On Saturday, Sept. 15, and Sunday, Sept. 16, the Kinnickinnic Historical Association will celebrate the 150th anniversary of the Kinnickinnic Historic Church with a two-day event.
"Celebrating the 150th anniversary goes beyond the celebration of the building itself. It is the celebration for all the people in the community who cared enough to get that church and maintain it for all these years," said KHA president Amy Thurston. "These were very hardworking people and I'd like to acknowledge those people."
The church, built in 1868, was originally home to the Methodist congregation. Eventually, the church was shared by the Methodists and the Congregationalists before becoming an all Congregational church. The building was functional until 1951 when a new church was built in River Falls.
"It is a beautiful church .... and it is unique that it is divided into two parts, the men and the women's side, so you don't really walk down a center isle. Other than the organ, there is a lot of old, original furniture that people can look at," said KHA secretary Ellen Rider.
In the 1960s, when it appeared that someone wanted to purchase the church to make it into a residence, the community came together to prevent the sale. The group of concerned citizens then became the Kinnickinnic Historical Association, which has maintained the church ever since.
"A lot of hard work has gone into maintaining the little church. They have had an annual ice cream social for many years as the primary fundraiser for the upkeep of the church," Thurston said. "Then, as the church needed more work to be done — including painting the interior and replacing the roof of the church — appeals were made more modernly, like GoFundMe.com, to come up with the funds."
The church is on both the State and National Registers of Historic Places as of 2000. It is still used as a venue for weddings and family reunions.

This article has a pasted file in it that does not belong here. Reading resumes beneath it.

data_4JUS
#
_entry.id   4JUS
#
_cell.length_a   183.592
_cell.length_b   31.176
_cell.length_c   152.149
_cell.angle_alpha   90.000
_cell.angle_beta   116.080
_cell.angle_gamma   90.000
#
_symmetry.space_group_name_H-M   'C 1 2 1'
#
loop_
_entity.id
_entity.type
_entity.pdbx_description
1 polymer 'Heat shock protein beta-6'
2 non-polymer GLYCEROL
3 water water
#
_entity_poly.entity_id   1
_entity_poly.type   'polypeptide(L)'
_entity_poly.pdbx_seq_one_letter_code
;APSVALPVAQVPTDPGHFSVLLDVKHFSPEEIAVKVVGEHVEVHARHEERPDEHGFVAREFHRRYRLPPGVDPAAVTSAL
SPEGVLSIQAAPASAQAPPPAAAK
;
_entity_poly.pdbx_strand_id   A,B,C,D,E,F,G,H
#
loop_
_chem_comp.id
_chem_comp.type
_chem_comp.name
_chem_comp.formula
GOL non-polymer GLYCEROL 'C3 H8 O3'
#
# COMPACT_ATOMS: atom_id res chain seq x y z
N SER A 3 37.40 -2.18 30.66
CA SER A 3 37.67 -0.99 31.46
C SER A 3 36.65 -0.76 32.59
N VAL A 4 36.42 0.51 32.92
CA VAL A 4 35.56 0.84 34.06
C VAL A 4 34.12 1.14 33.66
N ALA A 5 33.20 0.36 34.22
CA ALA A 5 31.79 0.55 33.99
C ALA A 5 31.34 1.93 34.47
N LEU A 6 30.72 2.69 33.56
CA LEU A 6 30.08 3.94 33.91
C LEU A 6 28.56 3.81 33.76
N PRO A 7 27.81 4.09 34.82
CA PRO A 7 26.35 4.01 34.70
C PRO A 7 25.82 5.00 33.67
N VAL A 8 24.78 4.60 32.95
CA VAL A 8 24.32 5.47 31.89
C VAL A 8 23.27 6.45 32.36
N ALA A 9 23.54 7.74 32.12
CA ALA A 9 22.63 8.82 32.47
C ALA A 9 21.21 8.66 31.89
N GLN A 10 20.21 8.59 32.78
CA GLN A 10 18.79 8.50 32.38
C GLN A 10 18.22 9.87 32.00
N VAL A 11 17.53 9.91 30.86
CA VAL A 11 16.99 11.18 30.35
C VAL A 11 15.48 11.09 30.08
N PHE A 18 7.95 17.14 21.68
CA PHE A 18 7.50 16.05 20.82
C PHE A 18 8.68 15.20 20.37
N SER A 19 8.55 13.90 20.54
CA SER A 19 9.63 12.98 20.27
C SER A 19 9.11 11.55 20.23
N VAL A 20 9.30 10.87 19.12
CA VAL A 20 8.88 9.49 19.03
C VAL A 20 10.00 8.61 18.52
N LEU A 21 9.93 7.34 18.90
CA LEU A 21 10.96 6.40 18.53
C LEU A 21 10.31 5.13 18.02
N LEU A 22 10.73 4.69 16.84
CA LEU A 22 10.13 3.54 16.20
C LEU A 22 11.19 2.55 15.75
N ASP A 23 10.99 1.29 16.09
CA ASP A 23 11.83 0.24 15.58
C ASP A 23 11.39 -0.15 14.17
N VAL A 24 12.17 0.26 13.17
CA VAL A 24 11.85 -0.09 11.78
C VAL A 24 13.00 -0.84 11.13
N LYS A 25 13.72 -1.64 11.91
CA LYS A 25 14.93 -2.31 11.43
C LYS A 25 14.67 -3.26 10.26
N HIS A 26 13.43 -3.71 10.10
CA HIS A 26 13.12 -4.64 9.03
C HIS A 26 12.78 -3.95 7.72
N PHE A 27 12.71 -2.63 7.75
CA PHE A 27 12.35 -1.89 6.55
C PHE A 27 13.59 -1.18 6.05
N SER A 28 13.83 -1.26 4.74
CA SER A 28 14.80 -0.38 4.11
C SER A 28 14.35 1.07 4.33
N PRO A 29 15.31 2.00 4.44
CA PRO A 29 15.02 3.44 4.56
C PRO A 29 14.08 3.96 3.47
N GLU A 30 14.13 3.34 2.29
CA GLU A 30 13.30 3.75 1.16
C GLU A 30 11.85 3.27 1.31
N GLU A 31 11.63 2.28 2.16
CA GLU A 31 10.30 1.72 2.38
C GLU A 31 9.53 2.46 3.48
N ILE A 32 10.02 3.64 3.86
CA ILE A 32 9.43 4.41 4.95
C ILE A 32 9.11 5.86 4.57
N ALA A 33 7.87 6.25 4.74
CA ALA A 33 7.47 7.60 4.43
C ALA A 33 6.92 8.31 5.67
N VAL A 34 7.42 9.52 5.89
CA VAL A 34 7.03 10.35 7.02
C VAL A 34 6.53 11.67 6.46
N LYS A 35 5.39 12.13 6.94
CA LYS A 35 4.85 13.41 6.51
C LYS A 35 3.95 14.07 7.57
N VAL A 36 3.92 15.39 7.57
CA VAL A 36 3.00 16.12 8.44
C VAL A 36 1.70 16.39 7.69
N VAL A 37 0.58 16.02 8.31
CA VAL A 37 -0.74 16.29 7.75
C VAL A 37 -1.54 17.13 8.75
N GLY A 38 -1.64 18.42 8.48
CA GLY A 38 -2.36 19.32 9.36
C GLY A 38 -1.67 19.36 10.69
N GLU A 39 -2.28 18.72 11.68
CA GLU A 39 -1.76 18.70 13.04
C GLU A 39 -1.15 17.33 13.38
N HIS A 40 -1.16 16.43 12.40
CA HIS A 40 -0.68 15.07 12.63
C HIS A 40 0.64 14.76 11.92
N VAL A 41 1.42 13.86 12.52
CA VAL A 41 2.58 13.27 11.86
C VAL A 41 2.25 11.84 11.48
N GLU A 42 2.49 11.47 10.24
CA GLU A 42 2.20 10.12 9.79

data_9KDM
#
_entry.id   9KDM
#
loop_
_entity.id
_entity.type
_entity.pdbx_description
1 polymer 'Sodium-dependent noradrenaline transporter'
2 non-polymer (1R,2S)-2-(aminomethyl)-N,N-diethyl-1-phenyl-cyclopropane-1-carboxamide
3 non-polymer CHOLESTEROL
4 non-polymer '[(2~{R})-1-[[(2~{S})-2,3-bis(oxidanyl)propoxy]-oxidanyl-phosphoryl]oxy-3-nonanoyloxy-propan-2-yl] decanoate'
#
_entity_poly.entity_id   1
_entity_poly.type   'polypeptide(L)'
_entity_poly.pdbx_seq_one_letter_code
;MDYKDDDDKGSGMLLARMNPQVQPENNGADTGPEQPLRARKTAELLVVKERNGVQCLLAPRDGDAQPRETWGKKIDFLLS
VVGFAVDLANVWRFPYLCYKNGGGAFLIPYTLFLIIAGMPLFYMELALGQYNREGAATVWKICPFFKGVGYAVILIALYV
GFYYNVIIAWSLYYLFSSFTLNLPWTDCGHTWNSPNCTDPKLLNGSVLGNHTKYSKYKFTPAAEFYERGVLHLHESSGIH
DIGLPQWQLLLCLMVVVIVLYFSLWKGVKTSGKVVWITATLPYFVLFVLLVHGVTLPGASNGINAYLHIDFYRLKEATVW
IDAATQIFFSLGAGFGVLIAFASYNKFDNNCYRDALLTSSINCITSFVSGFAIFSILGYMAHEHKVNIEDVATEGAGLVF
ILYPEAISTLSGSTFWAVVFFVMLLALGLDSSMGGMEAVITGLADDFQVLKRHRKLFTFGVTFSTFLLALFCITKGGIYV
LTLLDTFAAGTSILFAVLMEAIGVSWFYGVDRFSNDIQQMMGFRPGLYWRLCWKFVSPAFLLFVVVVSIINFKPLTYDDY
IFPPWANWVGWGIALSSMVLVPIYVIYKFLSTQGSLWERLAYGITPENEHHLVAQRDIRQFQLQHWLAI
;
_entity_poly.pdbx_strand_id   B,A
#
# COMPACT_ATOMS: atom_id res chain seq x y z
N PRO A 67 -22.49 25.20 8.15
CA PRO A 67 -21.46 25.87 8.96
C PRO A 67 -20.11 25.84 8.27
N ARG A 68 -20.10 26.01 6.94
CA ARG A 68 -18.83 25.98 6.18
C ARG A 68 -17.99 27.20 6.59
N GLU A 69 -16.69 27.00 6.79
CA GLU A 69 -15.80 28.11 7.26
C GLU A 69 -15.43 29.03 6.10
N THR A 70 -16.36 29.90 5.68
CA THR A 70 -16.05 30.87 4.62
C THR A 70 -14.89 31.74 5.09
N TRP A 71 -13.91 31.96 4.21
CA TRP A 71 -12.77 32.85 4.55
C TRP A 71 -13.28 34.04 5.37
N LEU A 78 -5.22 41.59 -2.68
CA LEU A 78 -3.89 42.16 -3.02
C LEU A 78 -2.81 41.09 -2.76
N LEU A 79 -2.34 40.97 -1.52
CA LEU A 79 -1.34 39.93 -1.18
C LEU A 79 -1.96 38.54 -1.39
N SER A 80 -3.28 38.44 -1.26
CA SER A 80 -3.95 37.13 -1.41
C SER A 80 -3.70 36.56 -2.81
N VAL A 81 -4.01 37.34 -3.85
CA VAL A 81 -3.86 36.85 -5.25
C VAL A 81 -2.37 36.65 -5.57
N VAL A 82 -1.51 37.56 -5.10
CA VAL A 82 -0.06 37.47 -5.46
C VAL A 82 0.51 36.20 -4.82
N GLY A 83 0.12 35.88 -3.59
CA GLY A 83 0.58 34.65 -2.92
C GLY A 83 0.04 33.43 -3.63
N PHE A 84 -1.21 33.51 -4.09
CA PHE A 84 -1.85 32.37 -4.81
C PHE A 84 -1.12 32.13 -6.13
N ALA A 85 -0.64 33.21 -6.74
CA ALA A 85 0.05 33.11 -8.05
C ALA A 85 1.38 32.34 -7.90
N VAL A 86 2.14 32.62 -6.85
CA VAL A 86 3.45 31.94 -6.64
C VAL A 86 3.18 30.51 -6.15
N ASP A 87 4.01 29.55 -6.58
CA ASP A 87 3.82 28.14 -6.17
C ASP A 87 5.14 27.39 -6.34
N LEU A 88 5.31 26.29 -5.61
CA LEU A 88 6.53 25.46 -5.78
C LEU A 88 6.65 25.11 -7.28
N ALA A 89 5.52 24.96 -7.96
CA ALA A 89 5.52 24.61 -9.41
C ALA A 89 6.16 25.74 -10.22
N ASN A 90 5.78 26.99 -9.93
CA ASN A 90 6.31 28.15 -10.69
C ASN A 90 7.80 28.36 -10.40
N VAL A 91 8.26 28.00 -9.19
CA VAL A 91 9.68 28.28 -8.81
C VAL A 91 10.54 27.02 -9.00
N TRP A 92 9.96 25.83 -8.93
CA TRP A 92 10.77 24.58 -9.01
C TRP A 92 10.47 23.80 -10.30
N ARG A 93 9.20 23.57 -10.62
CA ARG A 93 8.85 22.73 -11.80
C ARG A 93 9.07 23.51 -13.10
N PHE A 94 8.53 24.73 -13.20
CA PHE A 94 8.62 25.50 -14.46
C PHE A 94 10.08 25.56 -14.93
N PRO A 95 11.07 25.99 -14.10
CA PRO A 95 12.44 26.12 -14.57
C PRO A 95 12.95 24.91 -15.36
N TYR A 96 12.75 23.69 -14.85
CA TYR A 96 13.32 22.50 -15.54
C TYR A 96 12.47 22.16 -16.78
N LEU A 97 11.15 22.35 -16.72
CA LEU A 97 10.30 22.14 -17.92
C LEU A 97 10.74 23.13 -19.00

In preparation for the 150th anniversary, the exterior was painted and the foundation was tuckpointed.
The group just had another successful ice cream social, which has become a community event where neighbors and friends get together to catch up and support the church.
"When we planned the celebration, we decided to distinguish the two main aspects of the church: the historical aspect, which will be on Saturday, and a more religious, community focus on Sunday," said Rider.
Saturday will feature a program with historical readings, a time-period appropriate sing-a-long and a presentation about American humorist Edgar Bill Nye by Mike Yell — who often spoke and practiced in the church — starting at 1 p.m. The program will be followed by light refreshments and a cemetery tour, which will run from 3-4 p.m. on Saturday and from 4-5 p.m. Sunday, half an hour earlier than previously announced. The cemetery tour will be led by co-chair Julianne Bartos.
"The cemetery tour will focus on the connection of the cemetery to the church — which are not adjoining — the history of the cemetery and the importance of the cemetery in our community," Rider said.
Sunday will feature a commemorative Sunday service, from 1-2 p.m., led by Dan Brook; readings by local people; a photograph to celebrate the 150th anniversary, from 2-2:15 p.m.; historic games for children, cake and ice cream and a barbershop quartet (Summertime Quartet) will run from 2:15-3:30 p.m. The raffle drawing will start at 3:30 p.m. and will feature baskets highlighting community members and local businesses.
In addition to all of the activities going on over the two days, the KHA will also be selling commemorative pins and magnets, as well as holding sign-ups to become members of the organization.